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Impact of anxiety and depression on respiratory symptoms
Department of Medical Sciences, Occupational and Environmental Medicine, Uppsala University; Department of Medical Sciences, Respiratory Medicine and Allergology, Uppsala University.ORCID iD: 0000-0002-3944-8633
Department of Medical Sciences, Occupational and Environmental Medicine, Uppsala University.
Department of Medical Sciences, Occupational and Environmental Medicine, Uppsala University.
Surgical and Perioperative sciences, Department of Surgery, Umeå University.
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2014 (English)In: Respiratory Medicine, ISSN 0954-6111, E-ISSN 1532-3064, Vol. 198, no 11, 1594-1600 p.Article in journal (Refereed) Published
Abstract [en]

Psychological factors such as anxiety and depression are prevalent in patients with asthma. The purpose of this study was to investigate the relationship between respiratory symptoms and psychological status and to estimate the importance of psychological status in comparison with other factors that are known to be associated with respiratory symptoms.

This study included 2270 subjects aged 20–44 (52% female) from Sweden, Iceland, and Norway. Each participant underwent a clinical interview including questions on respiratory symptoms. Spirometry and methacholine challenge were performed. Symptoms of depression and anxiety were measured using the Hospital Anxiety and Depression Scale (HADS).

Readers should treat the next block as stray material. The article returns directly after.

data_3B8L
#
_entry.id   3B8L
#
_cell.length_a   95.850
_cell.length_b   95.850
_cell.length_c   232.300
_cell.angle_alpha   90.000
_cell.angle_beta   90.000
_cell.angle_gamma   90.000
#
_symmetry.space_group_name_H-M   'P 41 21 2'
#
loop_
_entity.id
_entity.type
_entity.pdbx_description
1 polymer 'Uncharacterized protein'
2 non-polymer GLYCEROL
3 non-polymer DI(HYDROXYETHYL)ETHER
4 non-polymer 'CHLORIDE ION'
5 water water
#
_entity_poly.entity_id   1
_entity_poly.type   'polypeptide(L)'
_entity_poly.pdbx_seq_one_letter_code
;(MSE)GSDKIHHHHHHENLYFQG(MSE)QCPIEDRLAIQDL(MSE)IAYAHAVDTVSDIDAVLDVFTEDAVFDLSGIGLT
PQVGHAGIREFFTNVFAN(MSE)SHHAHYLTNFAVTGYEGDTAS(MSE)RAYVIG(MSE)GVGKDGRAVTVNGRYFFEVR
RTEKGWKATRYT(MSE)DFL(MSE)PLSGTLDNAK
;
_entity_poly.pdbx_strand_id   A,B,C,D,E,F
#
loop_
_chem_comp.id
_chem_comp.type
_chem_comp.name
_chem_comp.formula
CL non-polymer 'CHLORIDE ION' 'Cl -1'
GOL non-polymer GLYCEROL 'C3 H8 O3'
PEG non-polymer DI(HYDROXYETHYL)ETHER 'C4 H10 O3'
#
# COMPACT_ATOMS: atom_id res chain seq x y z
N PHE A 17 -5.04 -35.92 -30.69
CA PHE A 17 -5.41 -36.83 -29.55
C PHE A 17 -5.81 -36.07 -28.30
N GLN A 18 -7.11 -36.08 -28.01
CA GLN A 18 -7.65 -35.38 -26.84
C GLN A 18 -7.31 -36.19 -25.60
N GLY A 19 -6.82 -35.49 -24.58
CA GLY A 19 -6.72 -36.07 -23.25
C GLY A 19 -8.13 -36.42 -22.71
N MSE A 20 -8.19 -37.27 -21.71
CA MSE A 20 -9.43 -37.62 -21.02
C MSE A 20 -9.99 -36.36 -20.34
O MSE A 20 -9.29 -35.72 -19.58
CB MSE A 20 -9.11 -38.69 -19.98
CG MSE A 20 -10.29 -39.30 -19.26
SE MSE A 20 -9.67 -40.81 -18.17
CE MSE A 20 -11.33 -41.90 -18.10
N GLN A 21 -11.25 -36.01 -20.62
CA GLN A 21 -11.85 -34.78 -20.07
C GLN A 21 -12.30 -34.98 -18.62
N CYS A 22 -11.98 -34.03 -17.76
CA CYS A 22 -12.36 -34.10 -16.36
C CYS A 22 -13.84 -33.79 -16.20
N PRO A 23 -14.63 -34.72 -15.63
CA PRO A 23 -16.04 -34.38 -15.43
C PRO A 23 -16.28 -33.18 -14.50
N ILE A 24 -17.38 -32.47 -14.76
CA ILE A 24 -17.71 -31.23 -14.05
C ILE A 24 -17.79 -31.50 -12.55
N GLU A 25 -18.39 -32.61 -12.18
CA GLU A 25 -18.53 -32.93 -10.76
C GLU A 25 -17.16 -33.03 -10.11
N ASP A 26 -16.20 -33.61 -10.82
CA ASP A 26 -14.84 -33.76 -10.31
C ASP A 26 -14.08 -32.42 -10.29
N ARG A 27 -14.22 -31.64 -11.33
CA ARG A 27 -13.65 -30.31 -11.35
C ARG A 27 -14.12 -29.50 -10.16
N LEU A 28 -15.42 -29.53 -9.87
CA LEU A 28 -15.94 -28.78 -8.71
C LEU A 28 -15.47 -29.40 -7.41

Eighty-two percent of the subjects reported no anxiety or depression whatsoever, 11% reported anxiety, 2.5% depression and 4% reported both anxiety and depression. All respiratory symptoms, such as wheezing, breathlessness and nightly symptoms, were more common, at a statistically significant level, in participants who had depression and anxiety, even after adjusting for confounders (ORs 1.33 – 1.94). The HADS score was the most important determinant for nightly symptoms and attacks of breathlessness when at rest whereas bronchial responsiveness was the most important determinant for wheezing, and breathlessness when wheezing. The probability of respiratory symptoms related to HADS score increased with increasing HADS score for all respiratory symptoms.

In conclusion, there is a strong association between respiratory symptoms and psychological status. There is therefore a need for interventional studies designed to improve depression and anxiety in patients with respiratory symptoms.

Place, publisher, year, edition, pages
Elsevier, 2014. Vol. 198, no 11, 1594-1600 p.
Keyword [en]
asthma, anxiety, depression
National Category
Respiratory Medicine and Allergy Medical and Health Sciences
Identifiers
URN: urn:nbn:se:rkh:diva-1006DOI: 10.1016/j.rmed.2014.09.007PubMedID: 25282543OAI: oai:DiVA.org:rkh-1006DiVA: diva2:744309
Available from: 2014-09-08 Created: 2014-09-08 Last updated: 2017-05-17Bibliographically approved

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CiteExportLink to record
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